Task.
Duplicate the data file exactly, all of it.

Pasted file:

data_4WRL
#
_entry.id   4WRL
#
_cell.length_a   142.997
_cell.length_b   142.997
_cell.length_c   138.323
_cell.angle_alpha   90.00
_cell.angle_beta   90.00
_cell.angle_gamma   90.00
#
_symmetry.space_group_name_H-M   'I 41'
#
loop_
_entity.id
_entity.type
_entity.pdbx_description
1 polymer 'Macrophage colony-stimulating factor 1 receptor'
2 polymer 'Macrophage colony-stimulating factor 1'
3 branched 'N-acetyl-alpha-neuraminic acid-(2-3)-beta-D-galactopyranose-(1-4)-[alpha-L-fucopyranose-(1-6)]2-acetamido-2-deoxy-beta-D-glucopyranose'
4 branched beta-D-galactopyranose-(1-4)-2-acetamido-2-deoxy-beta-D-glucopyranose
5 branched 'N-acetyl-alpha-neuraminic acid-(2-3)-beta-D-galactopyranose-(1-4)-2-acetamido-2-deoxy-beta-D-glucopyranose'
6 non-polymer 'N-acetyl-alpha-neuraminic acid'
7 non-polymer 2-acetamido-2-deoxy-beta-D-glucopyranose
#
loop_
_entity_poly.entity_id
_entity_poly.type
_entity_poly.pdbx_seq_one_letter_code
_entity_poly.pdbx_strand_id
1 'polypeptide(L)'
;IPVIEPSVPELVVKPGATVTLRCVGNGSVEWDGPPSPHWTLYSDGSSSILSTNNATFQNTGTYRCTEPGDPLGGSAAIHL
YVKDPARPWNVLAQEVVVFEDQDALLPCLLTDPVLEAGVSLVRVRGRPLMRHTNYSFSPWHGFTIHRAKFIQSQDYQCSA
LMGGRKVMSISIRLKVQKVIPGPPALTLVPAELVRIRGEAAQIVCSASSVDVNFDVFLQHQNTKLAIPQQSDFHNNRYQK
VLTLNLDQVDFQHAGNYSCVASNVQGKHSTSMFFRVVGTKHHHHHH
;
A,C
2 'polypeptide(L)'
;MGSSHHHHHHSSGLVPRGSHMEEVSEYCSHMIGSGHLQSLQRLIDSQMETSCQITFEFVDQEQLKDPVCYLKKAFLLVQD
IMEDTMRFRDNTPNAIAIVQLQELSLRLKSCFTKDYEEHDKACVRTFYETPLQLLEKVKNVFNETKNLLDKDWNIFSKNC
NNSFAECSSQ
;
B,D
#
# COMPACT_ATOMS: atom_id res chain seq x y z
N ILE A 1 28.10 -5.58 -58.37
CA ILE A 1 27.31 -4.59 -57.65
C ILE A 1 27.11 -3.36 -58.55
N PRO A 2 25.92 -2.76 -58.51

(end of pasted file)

data_4WRL
#
_entry.id   4WRL
#
_cell.length_a   142.997
_cell.length_b   142.997
_cell.length_c   138.323
_cell.angle_alpha   90.00
_cell.angle_beta   90.00
_cell.angle_gamma   90.00
#
_symmetry.space_group_name_H-M   'I 41'
#
loop_
_entity.id
_entity.type
_entity.pdbx_description
1 polymer 'Macrophage colony-stimulating factor 1 receptor'
2 polymer 'Macrophage colony-stimulating factor 1'
3 branched 'N-acetyl-alpha-neuraminic acid-(2-3)-beta-D-galactopyranose-(1-4)-[alpha-L-fucopyranose-(1-6)]2-acetamido-2-deoxy-beta-D-glucopyranose'
4 branched beta-D-galactopyranose-(1-4)-2-acetamido-2-deoxy-beta-D-glucopyranose
5 branched 'N-acetyl-alpha-neuraminic acid-(2-3)-beta-D-galactopyranose-(1-4)-2-acetamido-2-deoxy-beta-D-glucopyranose'
6 non-polymer 'N-acetyl-alpha-neuraminic acid'
7 non-polymer 2-acetamido-2-deoxy-beta-D-glucopyranose
#
loop_
_entity_poly.entity_id
_entity_poly.type
_entity_poly.pdbx_seq_one_letter_code
_entity_poly.pdbx_strand_id
1 'polypeptide(L)'
;IPVIEPSVPELVVKPGATVTLRCVGNGSVEWDGPPSPHWTLYSDGSSSILSTNNATFQNTGTYRCTEPGDPLGGSAAIHL
YVKDPARPWNVLAQEVVVFEDQDALLPCLLTDPVLEAGVSLVRVRGRPLMRHTNYSFSPWHGFTIHRAKFIQSQDYQCSA
LMGGRKVMSISIRLKVQKVIPGPPALTLVPAELVRIRGEAAQIVCSASSVDVNFDVFLQHQNTKLAIPQQSDFHNNRYQK
VLTLNLDQVDFQHAGNYSCVASNVQGKHSTSMFFRVVGTKHHHHHH
;
A,C
2 'polypeptide(L)'
;MGSSHHHHHHSSGLVPRGSHMEEVSEYCSHMIGSGHLQSLQRLIDSQMETSCQITFEFVDQEQLKDPVCYLKKAFLLVQD
IMEDTMRFRDNTPNAIAIVQLQELSLRLKSCFTKDYEEHDKACVRTFYETPLQLLEKVKNVFNETKNLLDKDWNIFSKNC
NNSFAECSSQ
;
B,D
#
# COMPACT_ATOMS: atom_id res chain seq x y z
N ILE A 1 28.10 -5.58 -58.37
CA ILE A 1 27.31 -4.59 -57.65
C ILE A 1 27.11 -3.36 -58.55
N PRO A 2 25.92 -2.76 -58.51